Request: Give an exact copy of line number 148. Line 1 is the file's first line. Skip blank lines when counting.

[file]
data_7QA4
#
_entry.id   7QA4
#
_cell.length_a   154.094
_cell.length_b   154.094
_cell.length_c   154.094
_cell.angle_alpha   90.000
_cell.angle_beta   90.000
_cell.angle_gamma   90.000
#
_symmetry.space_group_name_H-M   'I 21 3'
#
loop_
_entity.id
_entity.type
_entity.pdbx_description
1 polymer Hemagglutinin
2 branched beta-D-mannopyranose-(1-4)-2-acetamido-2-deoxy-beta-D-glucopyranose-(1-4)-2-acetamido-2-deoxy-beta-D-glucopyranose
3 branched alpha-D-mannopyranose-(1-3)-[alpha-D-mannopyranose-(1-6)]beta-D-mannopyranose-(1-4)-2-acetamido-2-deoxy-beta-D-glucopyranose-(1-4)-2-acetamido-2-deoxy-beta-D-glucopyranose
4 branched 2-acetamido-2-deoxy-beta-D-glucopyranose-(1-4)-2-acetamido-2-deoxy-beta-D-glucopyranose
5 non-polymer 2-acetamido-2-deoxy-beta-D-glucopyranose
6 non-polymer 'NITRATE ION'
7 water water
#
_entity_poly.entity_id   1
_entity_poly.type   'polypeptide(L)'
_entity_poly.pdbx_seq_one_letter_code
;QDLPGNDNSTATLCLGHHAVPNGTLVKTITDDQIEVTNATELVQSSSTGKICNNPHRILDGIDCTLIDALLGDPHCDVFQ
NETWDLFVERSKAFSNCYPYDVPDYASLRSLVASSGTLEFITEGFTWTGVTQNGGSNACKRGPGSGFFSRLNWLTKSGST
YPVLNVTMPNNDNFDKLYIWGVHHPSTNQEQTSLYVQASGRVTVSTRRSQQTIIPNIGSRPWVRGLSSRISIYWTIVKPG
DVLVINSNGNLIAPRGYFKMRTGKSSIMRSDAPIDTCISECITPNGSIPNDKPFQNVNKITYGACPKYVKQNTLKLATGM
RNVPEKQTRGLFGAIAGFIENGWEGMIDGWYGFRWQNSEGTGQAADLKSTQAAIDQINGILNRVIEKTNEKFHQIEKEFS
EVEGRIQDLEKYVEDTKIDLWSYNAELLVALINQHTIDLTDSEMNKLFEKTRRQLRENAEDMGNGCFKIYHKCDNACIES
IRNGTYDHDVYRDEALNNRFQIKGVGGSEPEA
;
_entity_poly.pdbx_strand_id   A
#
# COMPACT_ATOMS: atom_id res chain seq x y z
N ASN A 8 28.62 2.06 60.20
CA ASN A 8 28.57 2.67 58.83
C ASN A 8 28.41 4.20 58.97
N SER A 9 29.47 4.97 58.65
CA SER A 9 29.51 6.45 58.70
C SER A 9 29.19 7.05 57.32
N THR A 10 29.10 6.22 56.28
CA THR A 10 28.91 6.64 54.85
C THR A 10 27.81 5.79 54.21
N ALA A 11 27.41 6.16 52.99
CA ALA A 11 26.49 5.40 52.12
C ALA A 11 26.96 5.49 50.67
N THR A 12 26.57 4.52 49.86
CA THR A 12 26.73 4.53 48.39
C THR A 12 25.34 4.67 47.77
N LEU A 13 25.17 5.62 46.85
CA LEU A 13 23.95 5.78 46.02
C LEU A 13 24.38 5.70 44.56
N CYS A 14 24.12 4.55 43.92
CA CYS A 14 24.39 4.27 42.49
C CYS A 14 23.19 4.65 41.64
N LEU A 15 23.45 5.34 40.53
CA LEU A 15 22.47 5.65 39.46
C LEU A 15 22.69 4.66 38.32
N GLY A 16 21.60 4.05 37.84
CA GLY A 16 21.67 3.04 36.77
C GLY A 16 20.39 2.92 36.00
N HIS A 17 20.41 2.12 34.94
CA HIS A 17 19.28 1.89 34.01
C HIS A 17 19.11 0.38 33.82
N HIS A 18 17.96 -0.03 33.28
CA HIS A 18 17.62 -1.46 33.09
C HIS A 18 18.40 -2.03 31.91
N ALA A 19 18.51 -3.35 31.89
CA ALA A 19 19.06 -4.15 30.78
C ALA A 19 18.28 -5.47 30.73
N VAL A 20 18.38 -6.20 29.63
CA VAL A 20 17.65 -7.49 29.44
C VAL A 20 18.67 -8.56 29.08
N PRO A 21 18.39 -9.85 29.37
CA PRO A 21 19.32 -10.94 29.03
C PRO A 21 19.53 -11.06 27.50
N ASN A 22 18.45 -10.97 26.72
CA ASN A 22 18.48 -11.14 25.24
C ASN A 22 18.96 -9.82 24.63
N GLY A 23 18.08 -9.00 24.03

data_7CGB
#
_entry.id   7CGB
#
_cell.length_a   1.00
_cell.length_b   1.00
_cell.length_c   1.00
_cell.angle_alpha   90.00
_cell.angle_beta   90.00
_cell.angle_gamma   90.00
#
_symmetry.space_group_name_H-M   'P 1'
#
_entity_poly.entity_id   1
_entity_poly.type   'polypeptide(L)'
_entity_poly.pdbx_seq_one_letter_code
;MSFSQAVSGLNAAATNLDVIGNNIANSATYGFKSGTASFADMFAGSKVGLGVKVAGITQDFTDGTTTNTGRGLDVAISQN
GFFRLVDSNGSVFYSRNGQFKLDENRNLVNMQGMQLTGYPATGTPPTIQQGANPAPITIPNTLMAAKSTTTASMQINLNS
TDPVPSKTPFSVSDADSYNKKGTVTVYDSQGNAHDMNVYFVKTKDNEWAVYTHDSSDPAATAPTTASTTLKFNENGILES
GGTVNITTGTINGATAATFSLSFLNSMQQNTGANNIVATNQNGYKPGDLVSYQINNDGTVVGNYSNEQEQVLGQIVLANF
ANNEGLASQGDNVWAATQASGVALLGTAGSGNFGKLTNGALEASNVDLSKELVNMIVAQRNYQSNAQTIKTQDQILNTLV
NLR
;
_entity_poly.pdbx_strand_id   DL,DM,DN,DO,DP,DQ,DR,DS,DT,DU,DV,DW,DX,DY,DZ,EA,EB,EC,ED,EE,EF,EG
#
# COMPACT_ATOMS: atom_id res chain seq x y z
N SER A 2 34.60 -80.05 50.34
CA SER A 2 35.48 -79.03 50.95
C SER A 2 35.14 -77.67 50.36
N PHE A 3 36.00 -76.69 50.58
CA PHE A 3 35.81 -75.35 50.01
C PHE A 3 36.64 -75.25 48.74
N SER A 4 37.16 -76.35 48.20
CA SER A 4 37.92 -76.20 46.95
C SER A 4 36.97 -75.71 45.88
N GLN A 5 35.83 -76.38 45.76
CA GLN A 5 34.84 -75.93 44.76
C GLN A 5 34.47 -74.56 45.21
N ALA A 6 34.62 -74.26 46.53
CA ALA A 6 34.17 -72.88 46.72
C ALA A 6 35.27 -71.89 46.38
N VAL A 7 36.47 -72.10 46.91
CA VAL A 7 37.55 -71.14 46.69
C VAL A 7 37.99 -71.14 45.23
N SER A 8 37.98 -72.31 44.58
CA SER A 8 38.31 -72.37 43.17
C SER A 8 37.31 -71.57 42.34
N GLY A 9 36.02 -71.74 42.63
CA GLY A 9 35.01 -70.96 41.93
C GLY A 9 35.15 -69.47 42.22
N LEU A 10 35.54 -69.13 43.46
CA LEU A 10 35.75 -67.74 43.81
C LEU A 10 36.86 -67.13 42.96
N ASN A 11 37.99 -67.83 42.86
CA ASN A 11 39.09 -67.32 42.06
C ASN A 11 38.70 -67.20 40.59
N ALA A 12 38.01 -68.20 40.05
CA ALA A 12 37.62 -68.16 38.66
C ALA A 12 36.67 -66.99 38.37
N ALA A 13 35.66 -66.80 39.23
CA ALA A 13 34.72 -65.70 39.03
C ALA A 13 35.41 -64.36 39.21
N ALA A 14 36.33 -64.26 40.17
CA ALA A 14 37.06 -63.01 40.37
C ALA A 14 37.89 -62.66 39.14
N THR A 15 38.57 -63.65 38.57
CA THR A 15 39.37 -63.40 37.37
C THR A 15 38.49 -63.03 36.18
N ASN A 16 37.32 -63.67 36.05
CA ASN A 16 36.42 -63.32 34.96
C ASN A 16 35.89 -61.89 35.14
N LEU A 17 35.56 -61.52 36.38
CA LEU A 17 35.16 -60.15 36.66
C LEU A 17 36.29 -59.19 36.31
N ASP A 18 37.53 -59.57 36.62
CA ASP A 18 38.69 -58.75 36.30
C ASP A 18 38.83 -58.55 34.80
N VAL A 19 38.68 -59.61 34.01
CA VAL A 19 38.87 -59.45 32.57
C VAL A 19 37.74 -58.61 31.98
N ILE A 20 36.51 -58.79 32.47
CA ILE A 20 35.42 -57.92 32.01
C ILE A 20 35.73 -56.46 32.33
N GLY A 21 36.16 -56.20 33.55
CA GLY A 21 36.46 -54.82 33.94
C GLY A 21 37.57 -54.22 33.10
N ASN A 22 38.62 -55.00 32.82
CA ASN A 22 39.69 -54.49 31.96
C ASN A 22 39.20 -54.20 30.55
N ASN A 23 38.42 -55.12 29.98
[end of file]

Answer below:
N ALA A 14 36.33 -64.26 40.17